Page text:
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Test Your Knowledge of Antibiotics


Date added:
Nov 12, 2012

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The Super Bugs Causing Unmet Need and the Drugs to Fight Them

Issue Brief

Testing new antibiotics to treat highly resistant bacterial infections is especially difficult, since only a small number of patients contract such infections or meet the requirements to participate in clinical trials. Following are examples of hard-to-treat pathogens that present the greatest unmet needs today, and the types of drugs that are most likely to address them.

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Pew Testimony Before The President’s Council of Advisors on Science and Technology

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The President’s Council of Advisors on Science and Technology held a public meeting on April 4 to discuss the issue of antimicrobial resistance. Drug safety and innovation director Elizabeth Jungman testified on the need to spur the development of new antibacterial drugs.

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IDSA, Pew Support Regulatory Pathway for Antibiotic Development

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Today, Pew applauds increasing bipartisan support in Congress to spur antibiotic development and meet the needs of patients facing the growing threat of drug-resistant pathogens. More

Tracking the Pipeline of Antibiotics in Development

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Drug-resistant bacteria, or superbugs, present a serious and worsening threat to human health. According to a Centers for Disease Control and Prevention report, 2 million Americans acquire serious infections caused by antibiotic-resistant bacteria each year, and 23,000 of them die. Doctors routinely encounter patients with infections that do not respond to available treatment, and when new drugs come to market, bacteria quickly develop resistance. To ensure that the supply of new antibiotics keeps pace with these evolving pathogens, it is necessary to have a robust pipeline of new drugs and innovative pathways to get this medicine to the patients who need it the most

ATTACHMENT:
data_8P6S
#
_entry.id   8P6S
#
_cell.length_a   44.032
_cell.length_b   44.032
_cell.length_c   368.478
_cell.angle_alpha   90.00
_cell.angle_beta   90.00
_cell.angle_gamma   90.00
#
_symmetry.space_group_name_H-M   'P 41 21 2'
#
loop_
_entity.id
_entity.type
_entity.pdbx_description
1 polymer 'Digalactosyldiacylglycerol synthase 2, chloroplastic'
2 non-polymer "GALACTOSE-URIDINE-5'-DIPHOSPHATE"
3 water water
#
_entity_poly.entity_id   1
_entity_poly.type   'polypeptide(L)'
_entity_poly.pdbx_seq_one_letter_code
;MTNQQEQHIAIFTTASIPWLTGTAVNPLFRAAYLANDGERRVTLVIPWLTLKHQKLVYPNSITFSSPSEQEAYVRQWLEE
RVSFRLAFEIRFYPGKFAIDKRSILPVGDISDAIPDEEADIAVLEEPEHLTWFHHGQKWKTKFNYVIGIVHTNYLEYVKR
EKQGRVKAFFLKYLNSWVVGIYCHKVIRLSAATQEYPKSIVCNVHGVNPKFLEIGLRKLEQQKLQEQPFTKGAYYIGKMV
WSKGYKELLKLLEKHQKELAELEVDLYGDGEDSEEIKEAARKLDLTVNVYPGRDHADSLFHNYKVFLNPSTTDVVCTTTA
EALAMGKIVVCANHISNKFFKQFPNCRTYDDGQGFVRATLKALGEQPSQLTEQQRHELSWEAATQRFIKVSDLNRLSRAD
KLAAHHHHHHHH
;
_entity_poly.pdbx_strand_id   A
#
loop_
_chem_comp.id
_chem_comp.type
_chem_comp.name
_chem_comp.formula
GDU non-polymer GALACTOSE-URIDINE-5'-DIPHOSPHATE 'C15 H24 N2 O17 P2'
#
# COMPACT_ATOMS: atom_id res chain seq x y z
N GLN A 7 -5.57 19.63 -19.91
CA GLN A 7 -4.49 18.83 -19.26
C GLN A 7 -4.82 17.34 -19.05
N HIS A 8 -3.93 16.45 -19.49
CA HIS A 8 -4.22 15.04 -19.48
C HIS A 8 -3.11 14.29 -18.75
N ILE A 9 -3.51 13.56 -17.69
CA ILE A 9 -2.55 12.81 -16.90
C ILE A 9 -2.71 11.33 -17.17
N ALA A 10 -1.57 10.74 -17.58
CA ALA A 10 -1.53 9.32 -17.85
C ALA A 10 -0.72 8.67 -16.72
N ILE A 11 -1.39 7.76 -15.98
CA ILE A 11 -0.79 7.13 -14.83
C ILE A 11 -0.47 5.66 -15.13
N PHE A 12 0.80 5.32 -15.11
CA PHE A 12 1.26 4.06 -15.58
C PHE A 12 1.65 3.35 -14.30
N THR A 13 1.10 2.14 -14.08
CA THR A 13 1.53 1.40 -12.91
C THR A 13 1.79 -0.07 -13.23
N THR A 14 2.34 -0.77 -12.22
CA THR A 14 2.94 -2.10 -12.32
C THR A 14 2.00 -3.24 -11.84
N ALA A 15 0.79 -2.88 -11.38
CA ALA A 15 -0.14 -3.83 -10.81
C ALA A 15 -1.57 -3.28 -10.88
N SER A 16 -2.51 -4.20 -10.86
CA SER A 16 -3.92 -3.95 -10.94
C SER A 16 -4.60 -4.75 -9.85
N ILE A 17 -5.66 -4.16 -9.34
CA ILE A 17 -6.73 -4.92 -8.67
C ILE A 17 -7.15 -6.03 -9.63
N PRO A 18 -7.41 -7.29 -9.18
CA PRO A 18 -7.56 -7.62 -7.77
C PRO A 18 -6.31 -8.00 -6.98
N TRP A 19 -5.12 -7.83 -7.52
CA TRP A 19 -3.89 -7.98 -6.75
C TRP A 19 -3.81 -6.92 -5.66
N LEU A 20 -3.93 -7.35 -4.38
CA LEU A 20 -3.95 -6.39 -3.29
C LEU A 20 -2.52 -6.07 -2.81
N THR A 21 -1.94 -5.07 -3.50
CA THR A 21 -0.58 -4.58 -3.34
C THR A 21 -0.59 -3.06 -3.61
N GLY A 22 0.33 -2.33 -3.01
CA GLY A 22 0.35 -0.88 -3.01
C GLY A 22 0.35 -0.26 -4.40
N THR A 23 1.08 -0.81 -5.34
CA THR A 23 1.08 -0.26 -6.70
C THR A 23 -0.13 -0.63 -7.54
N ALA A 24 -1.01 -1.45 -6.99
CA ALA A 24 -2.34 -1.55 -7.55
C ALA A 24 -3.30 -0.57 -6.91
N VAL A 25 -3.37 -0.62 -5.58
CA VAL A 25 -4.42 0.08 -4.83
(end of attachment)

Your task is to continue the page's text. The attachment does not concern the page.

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From Lab Bench to Bedside: A Backgrounder on Drug Development

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The process of creating new medicines is complex, time-consuming, and costly. Moving a potential therapy from concept to market can take between 10 and 15 years and cost developers as much as $1 billion. Indeed, industry also bears the cost of failure: For every drug that ultimately receives approval from the U.S. Food and Drug Administration, some 5,000 to 10,000 compounds don’t make it through the process.

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Antibiotics Currently in Clinical Development

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As of February 2014, there are at least 45 new antibiotics with the potential to treat serious bacterial infections in clinical development for the U.S. market. The success rate for drug development is low; at best, only 1 in 5 candidates that enter human testing will be approved for patients. This snapshot of the antibiotic pipeline will be updated periodically as products advance or are known to drop out of development. More

Pew, 31 Other Organizations Send Letter of Support for the ADAPT Act

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The Pew Charitable Trusts sent a letter to Representatives Phil Gingrey (R-GA) and Gene Green (D-TX) of qualified support of the Antibiotic Development to Advance Patient Treatment (ADAPT) Act, a welcome step towards establishing a new regulatory pathway to bring desperately-needed antibiotics to the patients who need them most. The letter was also signed by 31 organizations representing healthcare providers, hospitals, pharmacists, clinical laboratory scientists and medical microbiologists, public health experts, patients and advocates. More

'ADAPT': A Regulatory Pathway to Develop Antibiotics and Fight Drug Resistant Infections